Increasingly, people and nature face connected challenges presented by larger human populations, higher consumption rates, larger-scale development projects, and diminishing and degrading natural resources, all intensified by a changing climate. In this context, conservation efforts have an opportunity to

enhance the chances for nature to flourish by offering solutions to some of earth’s greatest social and economic challenges. Capitalizing on these opportunities requires a robust, science-based conservation approach that draws on existing strengths, and expands to embrace new disciplines from economics to anthropology, from demography to health.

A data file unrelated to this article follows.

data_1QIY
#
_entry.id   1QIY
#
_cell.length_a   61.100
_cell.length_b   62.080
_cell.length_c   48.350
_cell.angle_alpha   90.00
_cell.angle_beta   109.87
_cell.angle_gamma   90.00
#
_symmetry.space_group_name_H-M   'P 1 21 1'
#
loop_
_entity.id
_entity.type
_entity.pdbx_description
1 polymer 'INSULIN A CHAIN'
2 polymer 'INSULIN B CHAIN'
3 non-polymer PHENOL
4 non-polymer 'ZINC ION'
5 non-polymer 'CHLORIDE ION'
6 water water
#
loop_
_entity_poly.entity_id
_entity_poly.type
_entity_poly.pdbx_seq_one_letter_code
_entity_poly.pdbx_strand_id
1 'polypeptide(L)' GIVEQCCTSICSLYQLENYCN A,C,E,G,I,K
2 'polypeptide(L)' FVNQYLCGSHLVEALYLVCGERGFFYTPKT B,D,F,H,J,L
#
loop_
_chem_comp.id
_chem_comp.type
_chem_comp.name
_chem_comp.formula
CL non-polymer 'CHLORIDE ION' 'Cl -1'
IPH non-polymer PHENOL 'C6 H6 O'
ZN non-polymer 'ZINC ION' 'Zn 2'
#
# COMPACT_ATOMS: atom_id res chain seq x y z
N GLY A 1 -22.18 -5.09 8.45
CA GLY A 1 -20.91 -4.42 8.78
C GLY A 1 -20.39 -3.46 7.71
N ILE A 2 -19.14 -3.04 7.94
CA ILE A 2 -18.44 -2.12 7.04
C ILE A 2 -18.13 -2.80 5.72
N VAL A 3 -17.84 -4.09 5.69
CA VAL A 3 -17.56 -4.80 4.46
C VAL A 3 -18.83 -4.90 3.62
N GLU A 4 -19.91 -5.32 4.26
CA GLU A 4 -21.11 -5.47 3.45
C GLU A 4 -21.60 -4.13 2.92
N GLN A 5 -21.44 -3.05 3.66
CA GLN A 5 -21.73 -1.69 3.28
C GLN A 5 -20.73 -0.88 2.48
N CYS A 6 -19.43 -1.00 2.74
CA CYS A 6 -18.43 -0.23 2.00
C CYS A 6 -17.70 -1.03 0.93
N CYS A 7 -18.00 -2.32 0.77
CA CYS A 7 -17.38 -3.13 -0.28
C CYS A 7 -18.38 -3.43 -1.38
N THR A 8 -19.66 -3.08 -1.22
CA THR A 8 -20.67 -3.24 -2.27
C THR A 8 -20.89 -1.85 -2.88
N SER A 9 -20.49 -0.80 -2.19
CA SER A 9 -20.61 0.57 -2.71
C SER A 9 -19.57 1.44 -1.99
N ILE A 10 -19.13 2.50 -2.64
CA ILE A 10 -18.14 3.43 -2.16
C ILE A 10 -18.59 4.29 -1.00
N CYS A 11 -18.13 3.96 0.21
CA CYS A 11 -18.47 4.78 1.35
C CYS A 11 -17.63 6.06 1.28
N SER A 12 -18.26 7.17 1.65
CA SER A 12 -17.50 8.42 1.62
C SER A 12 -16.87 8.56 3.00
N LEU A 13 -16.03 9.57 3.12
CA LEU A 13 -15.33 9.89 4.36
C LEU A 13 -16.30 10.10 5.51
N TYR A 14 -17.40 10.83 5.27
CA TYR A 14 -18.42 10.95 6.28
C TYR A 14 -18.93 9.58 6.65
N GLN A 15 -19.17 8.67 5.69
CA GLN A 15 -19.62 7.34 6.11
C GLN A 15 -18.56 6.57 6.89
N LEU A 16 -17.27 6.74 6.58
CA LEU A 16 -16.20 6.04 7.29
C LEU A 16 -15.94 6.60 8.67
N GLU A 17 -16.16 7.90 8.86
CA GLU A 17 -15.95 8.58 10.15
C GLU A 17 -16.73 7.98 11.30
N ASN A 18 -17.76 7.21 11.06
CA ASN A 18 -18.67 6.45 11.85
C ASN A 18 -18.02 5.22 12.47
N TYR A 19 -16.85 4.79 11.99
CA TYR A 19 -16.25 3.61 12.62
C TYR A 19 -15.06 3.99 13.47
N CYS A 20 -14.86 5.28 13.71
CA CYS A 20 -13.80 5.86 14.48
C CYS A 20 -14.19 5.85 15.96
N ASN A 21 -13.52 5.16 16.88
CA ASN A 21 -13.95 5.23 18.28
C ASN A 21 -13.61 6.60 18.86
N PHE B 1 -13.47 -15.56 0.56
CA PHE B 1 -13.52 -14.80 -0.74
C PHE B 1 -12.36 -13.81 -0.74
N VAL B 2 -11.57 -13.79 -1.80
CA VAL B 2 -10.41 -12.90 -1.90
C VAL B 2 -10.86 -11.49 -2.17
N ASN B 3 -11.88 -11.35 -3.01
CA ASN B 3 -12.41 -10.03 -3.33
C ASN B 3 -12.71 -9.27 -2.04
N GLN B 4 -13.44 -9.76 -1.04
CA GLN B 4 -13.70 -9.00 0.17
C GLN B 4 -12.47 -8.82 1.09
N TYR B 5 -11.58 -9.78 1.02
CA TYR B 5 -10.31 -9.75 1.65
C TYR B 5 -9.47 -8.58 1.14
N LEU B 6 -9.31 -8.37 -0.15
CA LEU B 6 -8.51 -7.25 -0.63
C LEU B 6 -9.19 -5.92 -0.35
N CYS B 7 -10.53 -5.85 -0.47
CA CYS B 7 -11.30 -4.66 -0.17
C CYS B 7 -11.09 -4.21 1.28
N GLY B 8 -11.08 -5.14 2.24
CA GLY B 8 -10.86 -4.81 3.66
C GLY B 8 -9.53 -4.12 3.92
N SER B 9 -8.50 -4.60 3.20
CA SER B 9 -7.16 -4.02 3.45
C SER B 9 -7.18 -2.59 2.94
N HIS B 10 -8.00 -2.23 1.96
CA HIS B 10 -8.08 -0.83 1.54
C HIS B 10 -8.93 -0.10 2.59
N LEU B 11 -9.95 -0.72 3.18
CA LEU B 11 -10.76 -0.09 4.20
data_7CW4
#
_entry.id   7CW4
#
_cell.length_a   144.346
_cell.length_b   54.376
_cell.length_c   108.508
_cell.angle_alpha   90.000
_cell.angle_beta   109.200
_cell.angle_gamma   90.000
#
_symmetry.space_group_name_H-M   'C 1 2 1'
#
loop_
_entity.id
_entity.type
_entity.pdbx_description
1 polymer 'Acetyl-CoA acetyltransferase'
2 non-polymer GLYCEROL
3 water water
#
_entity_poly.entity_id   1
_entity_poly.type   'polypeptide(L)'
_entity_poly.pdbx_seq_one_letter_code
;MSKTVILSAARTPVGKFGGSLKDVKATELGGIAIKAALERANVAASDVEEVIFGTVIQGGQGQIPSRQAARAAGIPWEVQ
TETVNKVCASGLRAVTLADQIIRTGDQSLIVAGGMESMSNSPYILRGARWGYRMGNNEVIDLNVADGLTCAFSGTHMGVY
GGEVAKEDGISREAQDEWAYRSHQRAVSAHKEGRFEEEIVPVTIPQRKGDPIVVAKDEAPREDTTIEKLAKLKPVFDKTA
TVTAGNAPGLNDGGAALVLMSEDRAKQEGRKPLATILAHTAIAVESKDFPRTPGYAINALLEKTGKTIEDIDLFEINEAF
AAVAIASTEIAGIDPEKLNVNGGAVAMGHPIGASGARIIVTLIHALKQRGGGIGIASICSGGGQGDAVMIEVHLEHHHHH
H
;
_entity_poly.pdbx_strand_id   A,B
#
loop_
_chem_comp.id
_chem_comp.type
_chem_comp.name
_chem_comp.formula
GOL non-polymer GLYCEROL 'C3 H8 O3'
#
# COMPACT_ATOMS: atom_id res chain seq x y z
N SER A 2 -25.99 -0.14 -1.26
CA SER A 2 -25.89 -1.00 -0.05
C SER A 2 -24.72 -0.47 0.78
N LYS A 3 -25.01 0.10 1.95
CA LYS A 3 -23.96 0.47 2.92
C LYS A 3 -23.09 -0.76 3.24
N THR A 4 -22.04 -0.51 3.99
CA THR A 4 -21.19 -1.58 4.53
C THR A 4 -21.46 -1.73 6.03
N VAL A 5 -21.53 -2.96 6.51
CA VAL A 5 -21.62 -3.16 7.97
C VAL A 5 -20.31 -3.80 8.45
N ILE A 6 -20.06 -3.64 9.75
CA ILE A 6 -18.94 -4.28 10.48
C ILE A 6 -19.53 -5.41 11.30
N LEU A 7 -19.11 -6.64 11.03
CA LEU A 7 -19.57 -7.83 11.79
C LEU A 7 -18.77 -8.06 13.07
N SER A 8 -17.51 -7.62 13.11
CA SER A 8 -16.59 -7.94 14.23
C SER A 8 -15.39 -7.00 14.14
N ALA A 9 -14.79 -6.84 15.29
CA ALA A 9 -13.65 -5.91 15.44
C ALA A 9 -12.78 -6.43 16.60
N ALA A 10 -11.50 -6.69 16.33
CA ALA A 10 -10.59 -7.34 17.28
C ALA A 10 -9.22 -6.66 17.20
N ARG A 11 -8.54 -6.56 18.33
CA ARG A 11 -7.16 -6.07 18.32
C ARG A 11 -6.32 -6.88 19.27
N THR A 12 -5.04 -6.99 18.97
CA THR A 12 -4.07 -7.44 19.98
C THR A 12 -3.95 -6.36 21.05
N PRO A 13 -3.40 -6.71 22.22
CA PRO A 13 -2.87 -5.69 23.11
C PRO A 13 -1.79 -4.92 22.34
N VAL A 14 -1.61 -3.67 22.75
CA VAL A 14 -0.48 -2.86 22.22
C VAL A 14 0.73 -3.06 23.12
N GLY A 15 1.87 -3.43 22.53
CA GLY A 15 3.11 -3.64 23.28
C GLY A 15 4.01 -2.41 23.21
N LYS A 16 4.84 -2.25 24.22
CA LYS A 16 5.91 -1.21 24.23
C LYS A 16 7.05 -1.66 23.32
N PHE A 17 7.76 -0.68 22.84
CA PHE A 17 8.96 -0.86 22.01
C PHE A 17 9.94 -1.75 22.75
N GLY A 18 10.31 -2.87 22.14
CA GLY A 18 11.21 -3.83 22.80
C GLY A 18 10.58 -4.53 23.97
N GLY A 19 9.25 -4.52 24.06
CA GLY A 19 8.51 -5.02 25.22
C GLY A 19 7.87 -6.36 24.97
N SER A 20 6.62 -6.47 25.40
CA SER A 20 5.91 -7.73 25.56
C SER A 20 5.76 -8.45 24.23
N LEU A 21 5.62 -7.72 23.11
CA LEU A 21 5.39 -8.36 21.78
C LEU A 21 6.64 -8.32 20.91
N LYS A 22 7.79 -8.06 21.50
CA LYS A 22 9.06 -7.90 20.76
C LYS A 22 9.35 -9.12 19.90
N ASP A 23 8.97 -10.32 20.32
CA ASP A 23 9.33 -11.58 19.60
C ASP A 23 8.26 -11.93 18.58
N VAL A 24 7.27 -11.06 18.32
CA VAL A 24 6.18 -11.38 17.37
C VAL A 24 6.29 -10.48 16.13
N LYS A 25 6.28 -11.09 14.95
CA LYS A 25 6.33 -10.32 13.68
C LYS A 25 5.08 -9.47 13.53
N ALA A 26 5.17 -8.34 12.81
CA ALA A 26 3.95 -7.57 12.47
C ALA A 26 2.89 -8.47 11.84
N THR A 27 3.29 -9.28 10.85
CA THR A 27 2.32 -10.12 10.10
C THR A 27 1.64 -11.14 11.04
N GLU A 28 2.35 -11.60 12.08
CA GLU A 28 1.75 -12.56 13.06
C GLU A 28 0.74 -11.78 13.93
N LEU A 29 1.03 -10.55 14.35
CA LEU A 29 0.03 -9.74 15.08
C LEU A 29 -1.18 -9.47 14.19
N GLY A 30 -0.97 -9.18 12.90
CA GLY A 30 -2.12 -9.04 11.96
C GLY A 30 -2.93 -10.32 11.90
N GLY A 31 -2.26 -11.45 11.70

The Conservation by Design 2.0 conservation process builds off of the strong and widely adopted approach of adaptive management. Adaptive management is a structured, iterative process of systematically testing assumptions to learn, adapt and improve decision-making in the face of uncertainty. From previous, common applications of this approach in conservation, Conservation by Design 2.0 has evolved to incorporate four major advances: 1) explicitly consider linkages between people and nature, 2) design interventions focused on creating systemic change, 3) integrate spatial planning with the development of new conservation strategies, and 4) robustly draw upon and build the evidence base for conservation. We believe that these advances will lead to better conservation strategies and better conservation outcomes, for both nature and people. These four advances are interrelated and each is elaborated upon below.